The boss of the world’s largest maker of construction and mining equipment took to the stage at a Washington event last spring and described a business philosophy that could have been ripped from the pages of a bulldozer’s operating manual.
Caterpillar Inc.’s chief executive officer, Douglas Oberhelman, told an audience of mostly smaller business owners and managers, hosted by the U.S. Export-Import Bank, that he believed that to survive, he must approach his competitors like one of his machines would attack a mound of rubble.
“You really have to aim the guns out no matter where you are, whether it is government, private business or whatever institution it is – your school for that matter – and really look at your competitor and beat them because if not, they are going to beat you,” Mr. Oberhelman said.
His philosophy is certainly rewarding Caterpillar shareholders. The Peoria, Ill., firm recorded record sales and profits in the third quarter – payoff from Mr. Oberhelman’s push into fast-growing emerging markets. In December, Caterpillar predicted sales could grow by as much as 20 per cent this year from about $58-billion (U.S.) in 2011.
But Mr. Oberhelman isn’t letting up. He is investing aggressively, hiring thousands of workers and opening or expanding plants in North Carolina, Illinois and California, as well as overseas in India, Indonesia and Russia.
One thing he is not expanding, however, is paycheques for unionized labour. Just ask the more than 450 Canadian Auto Workers union members at Caterpillar subsidiary Electro-Motive Canada in London, Ont. They refused to accept what the union says were demands to slash wages in half, along with reduced pensions and benefits.
So on Sunday, the company locked its workers out. The high-profile confrontation has galvanized Canada’s long-declining labour movement, but is also seen by some as a dark sign of conflict to come at workplaces across the country.
The fight is emblematic of what is expected to be a tough year for union members in both Canada and the United States. It is expected to be the first of many such battles, as companies unnerved by the economic uncertainty in Europe, the stumbling recovery in the United States and the rise of new global competitors in China and elsewhere take a long look at what North American workers are costing them.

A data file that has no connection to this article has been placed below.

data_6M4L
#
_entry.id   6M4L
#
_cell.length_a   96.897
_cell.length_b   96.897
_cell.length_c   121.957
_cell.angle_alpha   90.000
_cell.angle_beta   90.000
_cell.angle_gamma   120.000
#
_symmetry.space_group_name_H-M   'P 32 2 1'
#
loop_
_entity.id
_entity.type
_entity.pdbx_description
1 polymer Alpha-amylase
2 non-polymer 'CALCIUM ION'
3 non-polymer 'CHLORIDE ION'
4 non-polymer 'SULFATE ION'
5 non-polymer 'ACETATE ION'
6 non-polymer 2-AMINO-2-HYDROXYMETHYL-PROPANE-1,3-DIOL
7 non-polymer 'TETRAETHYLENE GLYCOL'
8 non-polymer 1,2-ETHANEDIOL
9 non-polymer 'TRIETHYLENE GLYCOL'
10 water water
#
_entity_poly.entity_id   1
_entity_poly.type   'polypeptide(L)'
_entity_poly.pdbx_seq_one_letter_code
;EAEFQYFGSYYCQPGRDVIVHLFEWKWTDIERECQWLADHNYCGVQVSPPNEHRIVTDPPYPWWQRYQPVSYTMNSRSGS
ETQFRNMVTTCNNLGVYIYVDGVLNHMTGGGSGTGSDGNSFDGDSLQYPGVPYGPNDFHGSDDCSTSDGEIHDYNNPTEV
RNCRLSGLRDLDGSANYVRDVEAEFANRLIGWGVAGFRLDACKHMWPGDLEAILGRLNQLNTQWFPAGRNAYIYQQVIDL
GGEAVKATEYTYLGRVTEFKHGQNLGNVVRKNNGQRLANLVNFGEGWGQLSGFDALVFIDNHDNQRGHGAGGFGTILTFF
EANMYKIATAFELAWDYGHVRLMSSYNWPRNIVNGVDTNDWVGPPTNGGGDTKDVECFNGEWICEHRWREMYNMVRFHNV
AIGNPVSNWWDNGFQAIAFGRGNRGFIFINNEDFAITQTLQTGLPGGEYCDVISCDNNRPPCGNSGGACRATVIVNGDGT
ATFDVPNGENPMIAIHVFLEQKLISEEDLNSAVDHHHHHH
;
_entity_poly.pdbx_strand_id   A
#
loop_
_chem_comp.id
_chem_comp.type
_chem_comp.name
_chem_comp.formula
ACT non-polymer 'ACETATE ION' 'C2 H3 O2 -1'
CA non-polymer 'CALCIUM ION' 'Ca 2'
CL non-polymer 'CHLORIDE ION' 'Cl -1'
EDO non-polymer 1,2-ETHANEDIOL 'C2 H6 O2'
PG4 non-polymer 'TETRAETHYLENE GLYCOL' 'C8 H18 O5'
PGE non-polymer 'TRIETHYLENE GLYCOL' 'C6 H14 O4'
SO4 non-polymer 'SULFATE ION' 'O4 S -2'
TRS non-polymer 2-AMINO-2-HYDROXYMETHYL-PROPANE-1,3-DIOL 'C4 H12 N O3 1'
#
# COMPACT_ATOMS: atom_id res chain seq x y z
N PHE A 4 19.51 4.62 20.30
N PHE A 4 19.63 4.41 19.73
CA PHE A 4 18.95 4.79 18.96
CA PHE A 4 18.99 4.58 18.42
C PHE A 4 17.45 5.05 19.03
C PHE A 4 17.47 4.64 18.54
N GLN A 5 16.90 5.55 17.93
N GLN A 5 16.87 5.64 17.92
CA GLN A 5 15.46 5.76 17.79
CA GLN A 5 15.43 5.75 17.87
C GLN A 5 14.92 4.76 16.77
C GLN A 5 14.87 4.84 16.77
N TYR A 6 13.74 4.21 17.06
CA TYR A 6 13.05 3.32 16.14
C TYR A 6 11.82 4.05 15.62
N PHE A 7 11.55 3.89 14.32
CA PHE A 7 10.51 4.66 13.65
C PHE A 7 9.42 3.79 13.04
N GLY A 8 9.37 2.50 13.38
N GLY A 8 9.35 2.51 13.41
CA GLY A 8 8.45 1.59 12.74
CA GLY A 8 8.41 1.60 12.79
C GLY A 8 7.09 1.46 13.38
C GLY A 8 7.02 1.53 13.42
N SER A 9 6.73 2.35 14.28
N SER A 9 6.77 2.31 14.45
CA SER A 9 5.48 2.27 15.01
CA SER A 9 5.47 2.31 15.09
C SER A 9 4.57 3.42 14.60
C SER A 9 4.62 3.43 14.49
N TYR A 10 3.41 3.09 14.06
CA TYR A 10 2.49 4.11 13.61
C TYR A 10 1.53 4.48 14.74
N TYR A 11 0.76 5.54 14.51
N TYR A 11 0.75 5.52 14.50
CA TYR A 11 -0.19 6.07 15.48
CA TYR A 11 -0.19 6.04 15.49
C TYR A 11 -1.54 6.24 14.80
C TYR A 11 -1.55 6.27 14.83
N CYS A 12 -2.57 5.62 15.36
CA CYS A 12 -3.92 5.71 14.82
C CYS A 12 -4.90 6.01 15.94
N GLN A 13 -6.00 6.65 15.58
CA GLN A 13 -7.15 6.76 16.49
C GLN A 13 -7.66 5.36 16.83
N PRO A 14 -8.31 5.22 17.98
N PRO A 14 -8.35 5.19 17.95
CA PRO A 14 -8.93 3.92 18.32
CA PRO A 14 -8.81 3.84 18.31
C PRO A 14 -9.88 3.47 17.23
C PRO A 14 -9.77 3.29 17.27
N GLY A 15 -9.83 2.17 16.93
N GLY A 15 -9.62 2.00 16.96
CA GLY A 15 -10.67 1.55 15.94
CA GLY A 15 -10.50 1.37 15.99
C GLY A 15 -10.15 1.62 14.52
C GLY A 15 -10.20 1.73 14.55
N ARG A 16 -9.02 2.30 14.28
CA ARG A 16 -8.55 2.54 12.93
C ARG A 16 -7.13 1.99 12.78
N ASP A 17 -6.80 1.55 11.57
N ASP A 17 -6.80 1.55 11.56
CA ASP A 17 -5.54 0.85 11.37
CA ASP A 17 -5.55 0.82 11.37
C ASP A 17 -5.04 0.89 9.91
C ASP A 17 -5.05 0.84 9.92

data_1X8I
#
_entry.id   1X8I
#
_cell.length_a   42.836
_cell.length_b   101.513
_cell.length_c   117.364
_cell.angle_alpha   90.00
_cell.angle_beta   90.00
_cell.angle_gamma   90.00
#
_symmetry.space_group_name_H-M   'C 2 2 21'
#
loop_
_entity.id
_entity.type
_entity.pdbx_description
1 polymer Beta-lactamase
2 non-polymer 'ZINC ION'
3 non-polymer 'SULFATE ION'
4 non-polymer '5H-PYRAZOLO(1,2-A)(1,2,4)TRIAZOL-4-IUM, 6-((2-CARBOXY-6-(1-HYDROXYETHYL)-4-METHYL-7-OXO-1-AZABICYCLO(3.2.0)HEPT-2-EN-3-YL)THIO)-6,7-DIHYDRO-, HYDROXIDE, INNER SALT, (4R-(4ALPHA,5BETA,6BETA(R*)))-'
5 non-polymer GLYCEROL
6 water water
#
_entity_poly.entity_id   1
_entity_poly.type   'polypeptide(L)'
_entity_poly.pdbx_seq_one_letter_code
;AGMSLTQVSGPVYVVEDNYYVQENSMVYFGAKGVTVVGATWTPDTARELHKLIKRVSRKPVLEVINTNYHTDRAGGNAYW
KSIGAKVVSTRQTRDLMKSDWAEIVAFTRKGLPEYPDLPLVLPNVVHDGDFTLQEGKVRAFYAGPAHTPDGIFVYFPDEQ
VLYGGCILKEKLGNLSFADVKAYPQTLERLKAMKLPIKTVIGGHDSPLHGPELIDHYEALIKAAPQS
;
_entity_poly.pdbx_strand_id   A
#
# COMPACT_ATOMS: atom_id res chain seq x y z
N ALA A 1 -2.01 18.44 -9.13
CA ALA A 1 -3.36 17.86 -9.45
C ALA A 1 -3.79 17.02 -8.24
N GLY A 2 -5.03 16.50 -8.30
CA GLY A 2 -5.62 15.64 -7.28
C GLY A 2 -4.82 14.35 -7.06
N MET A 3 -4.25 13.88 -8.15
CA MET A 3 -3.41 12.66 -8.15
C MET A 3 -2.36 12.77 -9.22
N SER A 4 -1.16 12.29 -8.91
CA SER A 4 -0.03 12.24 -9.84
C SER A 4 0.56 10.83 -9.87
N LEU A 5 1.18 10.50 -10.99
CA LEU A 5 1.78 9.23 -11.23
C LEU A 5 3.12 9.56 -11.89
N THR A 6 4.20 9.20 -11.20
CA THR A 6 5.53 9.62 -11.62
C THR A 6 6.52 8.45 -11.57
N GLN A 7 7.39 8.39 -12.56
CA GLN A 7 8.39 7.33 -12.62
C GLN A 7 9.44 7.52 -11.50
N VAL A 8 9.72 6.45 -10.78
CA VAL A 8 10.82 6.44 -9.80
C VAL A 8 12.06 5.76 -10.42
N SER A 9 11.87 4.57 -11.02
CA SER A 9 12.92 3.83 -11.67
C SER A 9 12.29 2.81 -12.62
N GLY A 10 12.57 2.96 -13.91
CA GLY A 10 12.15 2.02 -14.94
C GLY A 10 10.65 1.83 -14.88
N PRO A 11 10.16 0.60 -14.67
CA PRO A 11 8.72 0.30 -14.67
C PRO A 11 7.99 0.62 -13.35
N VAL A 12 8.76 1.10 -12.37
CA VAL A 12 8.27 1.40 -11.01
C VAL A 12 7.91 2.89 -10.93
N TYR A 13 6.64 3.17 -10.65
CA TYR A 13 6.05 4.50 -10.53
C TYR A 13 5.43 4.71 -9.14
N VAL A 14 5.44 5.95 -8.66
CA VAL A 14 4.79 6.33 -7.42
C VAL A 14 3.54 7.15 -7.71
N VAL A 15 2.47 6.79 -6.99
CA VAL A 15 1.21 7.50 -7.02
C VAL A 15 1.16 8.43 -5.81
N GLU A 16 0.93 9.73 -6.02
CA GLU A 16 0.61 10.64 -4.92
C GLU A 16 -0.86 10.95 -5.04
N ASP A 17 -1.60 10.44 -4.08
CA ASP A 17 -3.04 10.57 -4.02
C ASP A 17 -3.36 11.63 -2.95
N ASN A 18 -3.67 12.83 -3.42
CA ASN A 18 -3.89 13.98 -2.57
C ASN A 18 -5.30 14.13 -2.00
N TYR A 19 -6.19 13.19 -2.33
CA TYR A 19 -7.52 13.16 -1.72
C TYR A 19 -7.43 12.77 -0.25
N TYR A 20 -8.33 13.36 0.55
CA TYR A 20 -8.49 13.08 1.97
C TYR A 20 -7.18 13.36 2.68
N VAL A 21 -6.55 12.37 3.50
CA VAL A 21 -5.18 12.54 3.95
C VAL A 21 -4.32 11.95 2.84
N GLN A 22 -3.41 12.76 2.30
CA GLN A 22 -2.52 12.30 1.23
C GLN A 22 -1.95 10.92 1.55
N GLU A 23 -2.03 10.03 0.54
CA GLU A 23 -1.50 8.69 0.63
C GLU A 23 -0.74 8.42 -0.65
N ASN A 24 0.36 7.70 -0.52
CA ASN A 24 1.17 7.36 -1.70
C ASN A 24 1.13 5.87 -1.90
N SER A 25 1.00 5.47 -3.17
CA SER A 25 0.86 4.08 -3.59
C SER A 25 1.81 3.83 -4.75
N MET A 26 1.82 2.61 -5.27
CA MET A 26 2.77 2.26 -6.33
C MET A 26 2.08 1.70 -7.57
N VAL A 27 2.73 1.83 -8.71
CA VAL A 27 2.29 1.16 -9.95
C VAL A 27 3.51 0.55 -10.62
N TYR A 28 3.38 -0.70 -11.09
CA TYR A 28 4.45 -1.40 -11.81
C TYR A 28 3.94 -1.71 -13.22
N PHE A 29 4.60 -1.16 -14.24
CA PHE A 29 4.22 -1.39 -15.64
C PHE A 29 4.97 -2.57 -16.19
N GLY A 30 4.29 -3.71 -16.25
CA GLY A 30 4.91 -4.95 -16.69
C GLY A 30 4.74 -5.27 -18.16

Canada’s high dollar has also made workers here more expensive than their U.S. counterparts, never mind those in emerging markets. Persistent unemployment in both countries, plus public-sector layoffs, have also strengthened the hand of employers as contract talks get under way.
Add all that to the long decline of the labour movement in Canada and the U.S., which has seen private-sector membership slide dramatically, and you have the recipe for a disappointing year for workers hoping for some light at the end of the economic tunnel.
Bryon Mott, 28, who tests the mechanical and electrical systems on finished locomotives at the Electro-Motive plant, brought his wife and two-year-old daughter to the picket lines this week. He said the company’s final offer would see his hourly wages slashed from $35 (Canadian) an hour down to $16.50.
“We’ve put off having more children because of this unrest,” Mr. Mott said. “… This is an attack, from a profitable company, on the livelihood of working-class people.”
‘They are going to come tough at us’
In many ways, the tone for this year’s picket-line battles is being set at the top. In the public sector, deficit-laden governments are obviously looking to civil servants for savings and major layoffs. The Conservative government in Ottawa, which showed no qualms about ordering workers at Air Canada and Canada Post back to work last year, is now in talks with unions representing 68,000 federal workers.
Tensions in Toronto between populist conservative Mayor Rob Ford and the city’s combative unions have labour leaders raising the spectre of a management lockout that could paralyze the city and leave managers driving Zambonis at the city’s hockey rinks. In B.C., Nova Scotia, and Ontario hundreds of thousands of health-care workers are either at the table or headed into tough bargaining.
Meanwhile, the Detroit Three auto makers are set to sit down with the CAW this year, in their first, tense talks since they were battered by the 2008 financial crisis and in the cases of General Motors and Chrysler, bailed out by taxpayers.
“I expect that they are going to come tough at us,” said Ken Lewenza, national president of the CAW, who added that he feels the mutual respect between auto makers and his union, and the sacrifices workers already made in the depths of the crisis, will be positive factors in the talks.
He called the wage cuts and other proposals from Caterpillar “unprecedented” in Canadian labour history, and demanded that the federal government re-examine the sale of the plant to the U.S. company last year.
Caterpillar’s move is a “terrible signal” for other unionized workers across the country, he added, but the clash is stirring unions to fight back: “The proposals at Electro-Motive have truly galvanized the labour movement.”
Attempts to reach Electro-Motive for comment were unsuccessful. On its website, the company accuses the CAW of creating an “environment of uncertainty” and making “false allegations” about possible shutdown of the plant that it says are meant “to encourage violence at the London plant.”